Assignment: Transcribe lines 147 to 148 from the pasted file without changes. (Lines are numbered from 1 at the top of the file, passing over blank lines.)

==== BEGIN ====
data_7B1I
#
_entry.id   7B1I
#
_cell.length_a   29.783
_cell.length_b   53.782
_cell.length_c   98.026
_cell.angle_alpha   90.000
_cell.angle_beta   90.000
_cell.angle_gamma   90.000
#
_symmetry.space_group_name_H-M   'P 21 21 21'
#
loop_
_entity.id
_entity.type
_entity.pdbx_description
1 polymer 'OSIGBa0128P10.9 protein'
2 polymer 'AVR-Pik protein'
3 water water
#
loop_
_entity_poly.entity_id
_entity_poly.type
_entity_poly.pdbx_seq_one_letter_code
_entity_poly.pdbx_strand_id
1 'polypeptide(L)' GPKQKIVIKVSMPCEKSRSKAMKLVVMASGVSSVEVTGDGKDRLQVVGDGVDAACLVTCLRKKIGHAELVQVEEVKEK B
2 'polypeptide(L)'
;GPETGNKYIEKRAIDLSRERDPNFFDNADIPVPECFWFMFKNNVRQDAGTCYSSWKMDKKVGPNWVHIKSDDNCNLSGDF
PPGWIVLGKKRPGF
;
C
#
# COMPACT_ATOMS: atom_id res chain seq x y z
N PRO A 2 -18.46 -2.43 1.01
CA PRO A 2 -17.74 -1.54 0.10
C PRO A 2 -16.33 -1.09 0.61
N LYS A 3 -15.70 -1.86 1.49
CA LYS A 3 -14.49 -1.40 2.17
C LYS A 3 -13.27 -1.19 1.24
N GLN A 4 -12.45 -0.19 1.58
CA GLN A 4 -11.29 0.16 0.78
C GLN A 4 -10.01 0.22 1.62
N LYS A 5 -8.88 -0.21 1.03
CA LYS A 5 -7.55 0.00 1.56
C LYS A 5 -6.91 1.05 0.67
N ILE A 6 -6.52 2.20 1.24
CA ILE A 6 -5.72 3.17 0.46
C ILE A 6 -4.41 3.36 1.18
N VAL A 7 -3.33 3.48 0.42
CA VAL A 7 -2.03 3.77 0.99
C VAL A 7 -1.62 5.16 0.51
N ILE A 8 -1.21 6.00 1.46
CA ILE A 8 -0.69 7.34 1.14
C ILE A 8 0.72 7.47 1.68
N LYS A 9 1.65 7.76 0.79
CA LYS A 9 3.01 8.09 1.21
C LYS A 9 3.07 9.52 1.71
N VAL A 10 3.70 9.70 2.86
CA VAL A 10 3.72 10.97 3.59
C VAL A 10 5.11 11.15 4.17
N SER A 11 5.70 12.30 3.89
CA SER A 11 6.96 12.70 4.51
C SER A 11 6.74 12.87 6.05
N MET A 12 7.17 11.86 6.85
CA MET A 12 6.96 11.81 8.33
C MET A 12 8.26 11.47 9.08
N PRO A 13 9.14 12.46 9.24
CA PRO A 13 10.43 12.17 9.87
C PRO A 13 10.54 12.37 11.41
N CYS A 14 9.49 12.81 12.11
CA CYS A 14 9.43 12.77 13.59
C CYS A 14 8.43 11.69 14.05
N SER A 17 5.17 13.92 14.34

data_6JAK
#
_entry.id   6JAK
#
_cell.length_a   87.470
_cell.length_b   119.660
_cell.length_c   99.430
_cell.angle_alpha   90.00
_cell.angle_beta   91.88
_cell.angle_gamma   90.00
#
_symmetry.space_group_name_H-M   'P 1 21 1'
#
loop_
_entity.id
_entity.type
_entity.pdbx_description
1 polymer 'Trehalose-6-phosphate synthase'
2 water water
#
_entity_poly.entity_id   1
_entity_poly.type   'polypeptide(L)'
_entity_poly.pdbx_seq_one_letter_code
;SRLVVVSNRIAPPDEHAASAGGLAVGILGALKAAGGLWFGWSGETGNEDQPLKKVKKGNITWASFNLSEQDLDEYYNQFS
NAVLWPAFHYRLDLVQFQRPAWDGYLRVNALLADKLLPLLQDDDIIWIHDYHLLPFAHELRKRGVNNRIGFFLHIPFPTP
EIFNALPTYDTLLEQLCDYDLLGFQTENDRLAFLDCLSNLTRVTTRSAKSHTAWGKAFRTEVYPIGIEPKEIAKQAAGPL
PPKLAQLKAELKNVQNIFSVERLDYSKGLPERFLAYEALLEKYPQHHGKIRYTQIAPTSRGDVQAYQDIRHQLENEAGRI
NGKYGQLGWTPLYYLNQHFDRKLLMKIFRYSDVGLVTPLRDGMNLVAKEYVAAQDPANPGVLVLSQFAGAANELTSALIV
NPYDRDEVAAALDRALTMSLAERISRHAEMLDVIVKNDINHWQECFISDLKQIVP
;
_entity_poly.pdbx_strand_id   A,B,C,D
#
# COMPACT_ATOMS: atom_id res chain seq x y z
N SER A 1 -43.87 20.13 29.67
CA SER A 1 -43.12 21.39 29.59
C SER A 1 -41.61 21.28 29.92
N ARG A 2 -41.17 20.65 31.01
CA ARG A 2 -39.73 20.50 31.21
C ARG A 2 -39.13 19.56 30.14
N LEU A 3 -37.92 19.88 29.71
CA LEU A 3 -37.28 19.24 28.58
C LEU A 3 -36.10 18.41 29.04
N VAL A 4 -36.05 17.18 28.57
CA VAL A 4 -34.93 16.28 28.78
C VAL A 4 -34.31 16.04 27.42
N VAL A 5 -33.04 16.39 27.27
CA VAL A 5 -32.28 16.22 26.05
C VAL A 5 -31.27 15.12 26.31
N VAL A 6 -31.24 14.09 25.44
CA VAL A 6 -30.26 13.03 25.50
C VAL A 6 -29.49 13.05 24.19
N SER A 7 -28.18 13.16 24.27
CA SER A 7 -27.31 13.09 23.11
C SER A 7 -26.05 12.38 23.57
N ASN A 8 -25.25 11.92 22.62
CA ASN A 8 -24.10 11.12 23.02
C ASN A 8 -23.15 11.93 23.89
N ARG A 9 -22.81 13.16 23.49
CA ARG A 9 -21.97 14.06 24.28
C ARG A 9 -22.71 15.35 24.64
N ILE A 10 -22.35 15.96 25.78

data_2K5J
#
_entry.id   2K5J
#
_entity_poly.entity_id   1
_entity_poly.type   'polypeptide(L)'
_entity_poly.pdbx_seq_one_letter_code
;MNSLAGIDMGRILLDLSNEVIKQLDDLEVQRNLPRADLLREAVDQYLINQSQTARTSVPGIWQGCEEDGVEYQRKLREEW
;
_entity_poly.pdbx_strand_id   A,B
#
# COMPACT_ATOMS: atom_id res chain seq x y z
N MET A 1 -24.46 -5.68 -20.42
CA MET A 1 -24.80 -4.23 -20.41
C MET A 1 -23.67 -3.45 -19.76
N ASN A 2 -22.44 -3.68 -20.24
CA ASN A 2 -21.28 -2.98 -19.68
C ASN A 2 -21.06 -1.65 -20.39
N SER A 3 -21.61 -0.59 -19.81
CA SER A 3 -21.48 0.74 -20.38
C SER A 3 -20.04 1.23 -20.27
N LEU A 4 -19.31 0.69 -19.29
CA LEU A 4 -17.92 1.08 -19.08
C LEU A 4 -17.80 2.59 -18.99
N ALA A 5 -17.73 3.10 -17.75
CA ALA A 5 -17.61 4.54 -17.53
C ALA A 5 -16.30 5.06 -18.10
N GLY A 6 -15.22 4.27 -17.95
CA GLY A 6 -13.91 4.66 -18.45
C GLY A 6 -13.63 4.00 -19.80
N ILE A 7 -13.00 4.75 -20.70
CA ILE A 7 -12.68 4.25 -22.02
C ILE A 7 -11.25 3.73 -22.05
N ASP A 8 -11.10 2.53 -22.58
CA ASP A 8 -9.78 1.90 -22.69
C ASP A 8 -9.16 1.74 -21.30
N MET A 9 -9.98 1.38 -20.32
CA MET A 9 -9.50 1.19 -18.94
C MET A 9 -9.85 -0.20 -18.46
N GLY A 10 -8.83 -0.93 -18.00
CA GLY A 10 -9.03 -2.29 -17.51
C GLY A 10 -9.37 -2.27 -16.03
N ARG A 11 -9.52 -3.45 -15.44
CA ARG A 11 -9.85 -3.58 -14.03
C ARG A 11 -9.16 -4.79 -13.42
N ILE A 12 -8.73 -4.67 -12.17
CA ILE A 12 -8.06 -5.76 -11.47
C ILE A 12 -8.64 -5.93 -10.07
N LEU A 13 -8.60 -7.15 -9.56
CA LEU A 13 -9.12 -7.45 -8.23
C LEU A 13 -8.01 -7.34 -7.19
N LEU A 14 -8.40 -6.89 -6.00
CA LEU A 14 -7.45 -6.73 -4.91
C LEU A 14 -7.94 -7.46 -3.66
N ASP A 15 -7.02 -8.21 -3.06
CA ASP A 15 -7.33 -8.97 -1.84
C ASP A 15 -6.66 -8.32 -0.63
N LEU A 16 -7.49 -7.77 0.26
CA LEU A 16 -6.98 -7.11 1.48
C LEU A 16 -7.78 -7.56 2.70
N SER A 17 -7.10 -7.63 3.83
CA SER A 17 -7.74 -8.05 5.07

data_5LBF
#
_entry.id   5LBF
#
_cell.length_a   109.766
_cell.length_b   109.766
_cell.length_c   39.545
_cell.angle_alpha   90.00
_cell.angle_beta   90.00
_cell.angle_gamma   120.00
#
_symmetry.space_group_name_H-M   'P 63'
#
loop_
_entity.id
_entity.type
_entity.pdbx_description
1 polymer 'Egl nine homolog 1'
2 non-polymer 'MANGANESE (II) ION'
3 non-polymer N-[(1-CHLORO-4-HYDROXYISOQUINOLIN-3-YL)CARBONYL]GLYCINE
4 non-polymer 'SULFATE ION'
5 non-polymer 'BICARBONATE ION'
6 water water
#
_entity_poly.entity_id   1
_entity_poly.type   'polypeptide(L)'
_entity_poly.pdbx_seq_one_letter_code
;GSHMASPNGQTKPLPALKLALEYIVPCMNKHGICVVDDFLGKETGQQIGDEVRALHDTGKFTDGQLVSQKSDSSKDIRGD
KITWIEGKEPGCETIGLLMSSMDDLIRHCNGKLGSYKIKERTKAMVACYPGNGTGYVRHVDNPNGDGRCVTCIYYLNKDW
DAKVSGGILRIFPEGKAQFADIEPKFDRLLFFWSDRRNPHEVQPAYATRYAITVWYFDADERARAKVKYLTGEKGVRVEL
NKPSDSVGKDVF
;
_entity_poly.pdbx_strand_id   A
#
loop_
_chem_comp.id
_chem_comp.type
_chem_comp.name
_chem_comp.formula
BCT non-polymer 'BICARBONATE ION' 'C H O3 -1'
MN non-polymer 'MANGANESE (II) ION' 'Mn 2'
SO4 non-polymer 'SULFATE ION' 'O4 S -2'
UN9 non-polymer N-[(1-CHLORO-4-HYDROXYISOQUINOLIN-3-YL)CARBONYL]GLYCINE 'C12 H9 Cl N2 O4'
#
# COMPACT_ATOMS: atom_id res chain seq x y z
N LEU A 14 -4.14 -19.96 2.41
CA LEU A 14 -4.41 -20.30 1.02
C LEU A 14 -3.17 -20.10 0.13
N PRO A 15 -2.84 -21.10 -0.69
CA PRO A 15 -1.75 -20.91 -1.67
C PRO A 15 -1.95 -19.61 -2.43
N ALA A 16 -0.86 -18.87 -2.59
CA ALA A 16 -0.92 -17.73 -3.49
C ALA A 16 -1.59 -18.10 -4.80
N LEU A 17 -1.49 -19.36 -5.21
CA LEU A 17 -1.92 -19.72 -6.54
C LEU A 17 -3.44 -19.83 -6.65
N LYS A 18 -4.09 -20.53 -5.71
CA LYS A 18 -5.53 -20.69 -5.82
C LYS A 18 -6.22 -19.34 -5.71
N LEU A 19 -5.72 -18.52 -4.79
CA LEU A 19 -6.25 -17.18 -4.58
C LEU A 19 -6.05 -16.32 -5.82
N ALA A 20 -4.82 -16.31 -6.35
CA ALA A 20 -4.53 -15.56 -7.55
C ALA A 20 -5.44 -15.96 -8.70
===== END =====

# COMPACT_ATOMS: atom_id res chain seq x y z
N MET A 1 -24.46 -5.68 -20.42